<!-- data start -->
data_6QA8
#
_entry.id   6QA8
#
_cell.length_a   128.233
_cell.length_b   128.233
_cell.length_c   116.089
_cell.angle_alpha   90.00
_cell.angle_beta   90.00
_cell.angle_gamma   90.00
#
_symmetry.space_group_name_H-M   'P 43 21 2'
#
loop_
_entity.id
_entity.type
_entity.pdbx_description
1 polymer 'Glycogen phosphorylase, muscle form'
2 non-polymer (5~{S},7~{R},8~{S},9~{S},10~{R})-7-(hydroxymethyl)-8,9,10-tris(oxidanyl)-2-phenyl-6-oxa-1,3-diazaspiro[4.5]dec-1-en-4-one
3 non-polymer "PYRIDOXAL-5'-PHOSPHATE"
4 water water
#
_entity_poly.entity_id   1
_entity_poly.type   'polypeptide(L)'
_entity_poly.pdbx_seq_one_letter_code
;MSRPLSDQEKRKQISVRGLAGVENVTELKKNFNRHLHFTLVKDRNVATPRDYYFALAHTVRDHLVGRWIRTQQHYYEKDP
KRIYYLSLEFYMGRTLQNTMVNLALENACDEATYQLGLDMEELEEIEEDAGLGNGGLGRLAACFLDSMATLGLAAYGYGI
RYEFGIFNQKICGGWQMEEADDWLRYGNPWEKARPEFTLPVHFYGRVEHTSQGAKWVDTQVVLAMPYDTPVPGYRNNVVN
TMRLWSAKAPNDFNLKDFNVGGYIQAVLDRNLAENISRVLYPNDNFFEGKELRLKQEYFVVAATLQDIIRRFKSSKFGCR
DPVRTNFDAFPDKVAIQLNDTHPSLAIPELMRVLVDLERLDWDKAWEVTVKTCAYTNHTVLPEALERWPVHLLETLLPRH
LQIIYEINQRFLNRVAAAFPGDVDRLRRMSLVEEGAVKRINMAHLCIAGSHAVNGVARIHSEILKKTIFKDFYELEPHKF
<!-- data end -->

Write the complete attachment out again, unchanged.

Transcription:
data_6QA8
#
_entry.id   6QA8
#
_cell.length_a   128.233
_cell.length_b   128.233
_cell.length_c   116.089
_cell.angle_alpha   90.00
_cell.angle_beta   90.00
_cell.angle_gamma   90.00
#
_symmetry.space_group_name_H-M   'P 43 21 2'
#
loop_
_entity.id
_entity.type
_entity.pdbx_description
1 polymer 'Glycogen phosphorylase, muscle form'
2 non-polymer (5~{S},7~{R},8~{S},9~{S},10~{R})-7-(hydroxymethyl)-8,9,10-tris(oxidanyl)-2-phenyl-6-oxa-1,3-diazaspiro[4.5]dec-1-en-4-one
3 non-polymer "PYRIDOXAL-5'-PHOSPHATE"
4 water water
#
_entity_poly.entity_id   1
_entity_poly.type   'polypeptide(L)'
_entity_poly.pdbx_seq_one_letter_code
;MSRPLSDQEKRKQISVRGLAGVENVTELKKNFNRHLHFTLVKDRNVATPRDYYFALAHTVRDHLVGRWIRTQQHYYEKDP
KRIYYLSLEFYMGRTLQNTMVNLALENACDEATYQLGLDMEELEEIEEDAGLGNGGLGRLAACFLDSMATLGLAAYGYGI
RYEFGIFNQKICGGWQMEEADDWLRYGNPWEKARPEFTLPVHFYGRVEHTSQGAKWVDTQVVLAMPYDTPVPGYRNNVVN
TMRLWSAKAPNDFNLKDFNVGGYIQAVLDRNLAENISRVLYPNDNFFEGKELRLKQEYFVVAATLQDIIRRFKSSKFGCR
DPVRTNFDAFPDKVAIQLNDTHPSLAIPELMRVLVDLERLDWDKAWEVTVKTCAYTNHTVLPEALERWPVHLLETLLPRH
LQIIYEINQRFLNRVAAAFPGDVDRLRRMSLVEEGAVKRINMAHLCIAGSHAVNGVARIHSEILKKTIFKDFYELEPHKF